A garden full of flowers is a beautiful sight! You might think that flowers exist just to please our eyes, but their real goal in life is to create more plants. In order for plants to produce the seeds that grow into new plants, pollen from the male parts of a flower needs to reach the female parts of a flower, a process called pollination. Many plants need help from pollinators for the pollen to make its journey from one flower to the next. Most pollinators are insects, including bees, wasps, flies, butterflies, moths, ants, and beetles. But hummingbirds and even bats are pollinators for some plants!
Pollinators are important to us, for we need their help to be able to produce many of the foods we eat. Without pollinators, we’d miss out on foods like apples, cucumbers, almonds, and strawberries, which develop from flowers after they’ve been pollinated. We’d also lose many food plants that are grown from seed, like beans, cabbage, and carrots, since without pollination they can’t produce seeds needed to grow more plants. This is why it’s so important to learn about and protect all kinds of pollinators. Plants need pollinators – and we need plants!
Unfortunately, both honeybees and many species of native bees are in trouble. Populations of both are in sharp decline due to pesticide use, disease and parasite problems, and loss of food and nesting habitat. Many honeybee colonies have been lost to colony collapse disorder, a devastating problem whose cause is not fully understood.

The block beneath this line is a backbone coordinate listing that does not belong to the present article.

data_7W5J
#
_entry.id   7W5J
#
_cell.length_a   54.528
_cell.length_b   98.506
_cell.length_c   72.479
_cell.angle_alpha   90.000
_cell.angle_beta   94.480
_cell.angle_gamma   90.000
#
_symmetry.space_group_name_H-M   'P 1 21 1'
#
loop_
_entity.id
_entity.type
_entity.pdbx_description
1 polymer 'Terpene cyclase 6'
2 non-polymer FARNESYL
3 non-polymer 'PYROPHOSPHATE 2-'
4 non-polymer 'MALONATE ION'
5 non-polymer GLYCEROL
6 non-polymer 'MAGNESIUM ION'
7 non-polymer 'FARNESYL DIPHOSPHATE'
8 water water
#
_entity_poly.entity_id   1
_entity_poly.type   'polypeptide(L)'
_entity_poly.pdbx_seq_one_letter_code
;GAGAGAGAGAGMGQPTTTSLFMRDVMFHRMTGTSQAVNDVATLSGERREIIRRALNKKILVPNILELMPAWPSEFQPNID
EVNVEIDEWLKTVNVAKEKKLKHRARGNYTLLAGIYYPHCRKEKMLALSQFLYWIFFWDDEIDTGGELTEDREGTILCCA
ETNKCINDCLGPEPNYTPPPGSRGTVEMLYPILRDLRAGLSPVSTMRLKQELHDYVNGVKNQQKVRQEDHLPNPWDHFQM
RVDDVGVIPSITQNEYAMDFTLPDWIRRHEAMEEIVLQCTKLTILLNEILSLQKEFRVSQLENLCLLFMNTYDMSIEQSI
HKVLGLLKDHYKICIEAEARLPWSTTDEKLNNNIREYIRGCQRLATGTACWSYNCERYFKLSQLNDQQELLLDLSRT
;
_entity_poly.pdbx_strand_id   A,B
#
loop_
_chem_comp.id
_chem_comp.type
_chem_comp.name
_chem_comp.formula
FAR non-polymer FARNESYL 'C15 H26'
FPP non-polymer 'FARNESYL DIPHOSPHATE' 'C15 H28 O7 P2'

One way to help pollinators is to plant a pollinator garden — a pesticide-free habitat filled with flowering plants that provides an abundance of food resources – nectar and pollen — all season long. Recently the KidsGardening staff and I did just that at Army Trail Elementary School in Addison, Illinois. Around a small existing pond we planted a selection of pollinator-friendly plants to attract and nourish these vital insects.
First into bloom in the garden is native columbine with its graceful, nodding yellow and red flowers. As spring turns into summer other natives come into bloom, including purple coneflower, black-eyed Susan, bee balm, and blazing star. Later in the summer the large, pinkish-mauve flower heads of Joe Pye-weed and the white spires of Culver’s root act as pollinator magnets. Finally, the arching flower sprays of ‘Fireworks’ goldenrod provide a late season feast for pollinators and end the garden year in a blaze of gold.
The plants we chose were selected to do well in the moist soil and full sun of this Zone 5 garden. The plants you choose may be different, depending on your location and the conditions in your garden. What’s important is to include a variety of flowering plants that bloom in succession from spring through fall (or even winter in mild climates). Try to choose as many native plants as possible, as they generally provide the most benefit to native pollinators. Add some water – a shallow bowl set at ground level that contains a few stones as “landing pads” works well – and you’ll have a garden to both delight your eyes and nurture those all-important garden helpers, the pollinators.
Join us during National Pollinator Week,
June 20 - 26, 2016!
- Garden Stories: The Hornworm Incident
- Your School Garden Questions: Answered! (part 1)
- Reflections of a Perfectionist Gardener
- My Kids Aren’t In the Garden
- Digging Into Soil
- Maintaining Youth Engagement in the Garden All Summer Long
- Strawberries in a Hanging Basket
- Plant a Seed and Watch it Grow – or Not
- Monarch Monitoring
- Say YES to High School Gardening Intensives